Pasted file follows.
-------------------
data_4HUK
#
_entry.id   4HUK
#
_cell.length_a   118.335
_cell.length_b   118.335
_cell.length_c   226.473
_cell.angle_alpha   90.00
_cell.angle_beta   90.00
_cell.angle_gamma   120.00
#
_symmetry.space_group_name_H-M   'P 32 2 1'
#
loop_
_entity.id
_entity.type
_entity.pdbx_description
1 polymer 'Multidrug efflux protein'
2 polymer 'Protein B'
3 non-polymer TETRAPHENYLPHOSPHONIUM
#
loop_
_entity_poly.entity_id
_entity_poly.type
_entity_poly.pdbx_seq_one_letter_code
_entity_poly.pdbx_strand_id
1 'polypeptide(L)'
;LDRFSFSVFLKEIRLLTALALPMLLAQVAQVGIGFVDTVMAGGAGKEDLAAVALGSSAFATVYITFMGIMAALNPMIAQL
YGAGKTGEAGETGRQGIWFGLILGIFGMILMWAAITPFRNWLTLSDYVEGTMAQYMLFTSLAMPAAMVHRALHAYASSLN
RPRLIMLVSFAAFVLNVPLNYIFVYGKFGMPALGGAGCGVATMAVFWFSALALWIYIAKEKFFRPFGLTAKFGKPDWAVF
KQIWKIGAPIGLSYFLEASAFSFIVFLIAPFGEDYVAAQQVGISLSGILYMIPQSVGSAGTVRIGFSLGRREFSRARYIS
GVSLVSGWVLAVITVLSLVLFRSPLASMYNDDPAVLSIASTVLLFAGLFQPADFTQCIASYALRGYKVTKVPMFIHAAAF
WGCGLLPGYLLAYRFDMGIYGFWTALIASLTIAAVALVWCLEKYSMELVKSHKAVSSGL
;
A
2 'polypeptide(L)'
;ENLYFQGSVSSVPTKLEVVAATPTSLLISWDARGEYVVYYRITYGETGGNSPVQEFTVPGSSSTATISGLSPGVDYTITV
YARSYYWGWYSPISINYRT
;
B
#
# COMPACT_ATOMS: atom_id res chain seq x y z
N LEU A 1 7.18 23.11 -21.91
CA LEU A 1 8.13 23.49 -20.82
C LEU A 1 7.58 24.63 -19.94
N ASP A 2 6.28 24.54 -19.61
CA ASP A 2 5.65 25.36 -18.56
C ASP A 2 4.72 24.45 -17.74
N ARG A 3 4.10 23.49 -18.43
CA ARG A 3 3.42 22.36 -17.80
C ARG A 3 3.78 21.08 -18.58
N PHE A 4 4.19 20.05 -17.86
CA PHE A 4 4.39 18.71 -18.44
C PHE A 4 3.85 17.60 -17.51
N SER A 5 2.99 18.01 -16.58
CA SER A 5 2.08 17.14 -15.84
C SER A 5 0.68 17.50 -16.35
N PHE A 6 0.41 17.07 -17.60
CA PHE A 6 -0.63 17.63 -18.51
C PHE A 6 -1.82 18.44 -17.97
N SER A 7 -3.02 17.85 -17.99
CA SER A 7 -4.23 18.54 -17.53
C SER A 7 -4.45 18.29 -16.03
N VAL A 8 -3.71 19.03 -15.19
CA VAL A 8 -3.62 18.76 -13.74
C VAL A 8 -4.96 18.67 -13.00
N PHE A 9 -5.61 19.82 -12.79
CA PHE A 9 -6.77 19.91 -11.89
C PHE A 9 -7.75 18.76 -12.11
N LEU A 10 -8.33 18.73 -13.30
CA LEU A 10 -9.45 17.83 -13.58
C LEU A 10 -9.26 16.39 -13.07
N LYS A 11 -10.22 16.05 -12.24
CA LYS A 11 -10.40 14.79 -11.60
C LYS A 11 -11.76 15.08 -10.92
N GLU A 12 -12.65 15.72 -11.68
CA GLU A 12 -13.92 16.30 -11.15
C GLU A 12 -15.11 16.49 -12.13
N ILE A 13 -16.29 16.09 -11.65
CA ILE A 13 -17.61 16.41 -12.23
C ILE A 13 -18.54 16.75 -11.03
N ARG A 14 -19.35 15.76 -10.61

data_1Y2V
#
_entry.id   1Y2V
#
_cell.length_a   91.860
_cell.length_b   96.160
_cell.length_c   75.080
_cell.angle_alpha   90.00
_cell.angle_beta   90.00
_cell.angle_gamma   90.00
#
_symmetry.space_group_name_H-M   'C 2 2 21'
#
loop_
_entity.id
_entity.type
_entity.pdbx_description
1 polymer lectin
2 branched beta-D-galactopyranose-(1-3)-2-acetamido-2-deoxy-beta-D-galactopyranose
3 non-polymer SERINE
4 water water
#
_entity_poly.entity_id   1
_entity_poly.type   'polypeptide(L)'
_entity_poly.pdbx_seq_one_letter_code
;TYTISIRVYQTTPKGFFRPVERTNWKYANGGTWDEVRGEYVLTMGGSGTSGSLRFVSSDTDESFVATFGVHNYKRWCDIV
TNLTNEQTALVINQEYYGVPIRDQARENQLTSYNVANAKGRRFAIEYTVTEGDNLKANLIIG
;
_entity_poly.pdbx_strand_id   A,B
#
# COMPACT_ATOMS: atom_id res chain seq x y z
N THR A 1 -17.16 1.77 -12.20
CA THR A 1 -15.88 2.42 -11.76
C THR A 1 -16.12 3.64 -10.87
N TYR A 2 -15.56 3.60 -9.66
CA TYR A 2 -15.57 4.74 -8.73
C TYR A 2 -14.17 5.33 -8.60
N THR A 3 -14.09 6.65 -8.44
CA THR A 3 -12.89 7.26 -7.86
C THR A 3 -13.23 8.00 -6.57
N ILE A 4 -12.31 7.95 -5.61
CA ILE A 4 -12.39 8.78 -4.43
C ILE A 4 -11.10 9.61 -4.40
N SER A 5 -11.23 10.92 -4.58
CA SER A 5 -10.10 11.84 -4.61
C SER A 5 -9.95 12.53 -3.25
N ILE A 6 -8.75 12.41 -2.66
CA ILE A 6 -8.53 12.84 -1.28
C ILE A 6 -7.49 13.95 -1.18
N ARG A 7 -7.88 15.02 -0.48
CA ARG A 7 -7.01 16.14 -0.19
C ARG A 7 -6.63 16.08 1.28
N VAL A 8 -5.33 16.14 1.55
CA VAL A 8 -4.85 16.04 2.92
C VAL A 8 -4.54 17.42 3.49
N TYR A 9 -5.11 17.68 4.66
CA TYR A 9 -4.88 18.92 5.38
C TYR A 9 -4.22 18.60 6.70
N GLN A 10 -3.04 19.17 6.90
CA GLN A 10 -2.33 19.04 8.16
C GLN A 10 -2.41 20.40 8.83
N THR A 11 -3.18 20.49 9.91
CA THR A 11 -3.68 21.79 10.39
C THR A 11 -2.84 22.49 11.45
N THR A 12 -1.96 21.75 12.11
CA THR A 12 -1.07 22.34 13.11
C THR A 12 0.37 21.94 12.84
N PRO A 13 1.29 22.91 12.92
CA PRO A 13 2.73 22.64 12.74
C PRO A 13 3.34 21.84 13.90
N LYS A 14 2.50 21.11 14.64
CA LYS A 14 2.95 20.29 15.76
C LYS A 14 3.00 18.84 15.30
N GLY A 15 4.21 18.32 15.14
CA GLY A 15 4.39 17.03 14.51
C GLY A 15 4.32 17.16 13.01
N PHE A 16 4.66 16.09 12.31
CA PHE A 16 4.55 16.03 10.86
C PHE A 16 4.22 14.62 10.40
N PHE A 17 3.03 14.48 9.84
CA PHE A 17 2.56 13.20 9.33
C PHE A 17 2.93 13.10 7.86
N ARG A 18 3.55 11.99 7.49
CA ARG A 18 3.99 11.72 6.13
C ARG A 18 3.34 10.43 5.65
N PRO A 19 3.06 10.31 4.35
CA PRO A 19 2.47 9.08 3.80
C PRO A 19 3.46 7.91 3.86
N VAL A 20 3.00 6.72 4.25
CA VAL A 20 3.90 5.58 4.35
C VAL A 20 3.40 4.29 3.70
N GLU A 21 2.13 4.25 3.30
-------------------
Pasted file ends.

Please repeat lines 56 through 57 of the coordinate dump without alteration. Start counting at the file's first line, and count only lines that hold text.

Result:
CA SER A 5 2.08 17.14 -15.84
C SER A 5 0.68 17.50 -16.35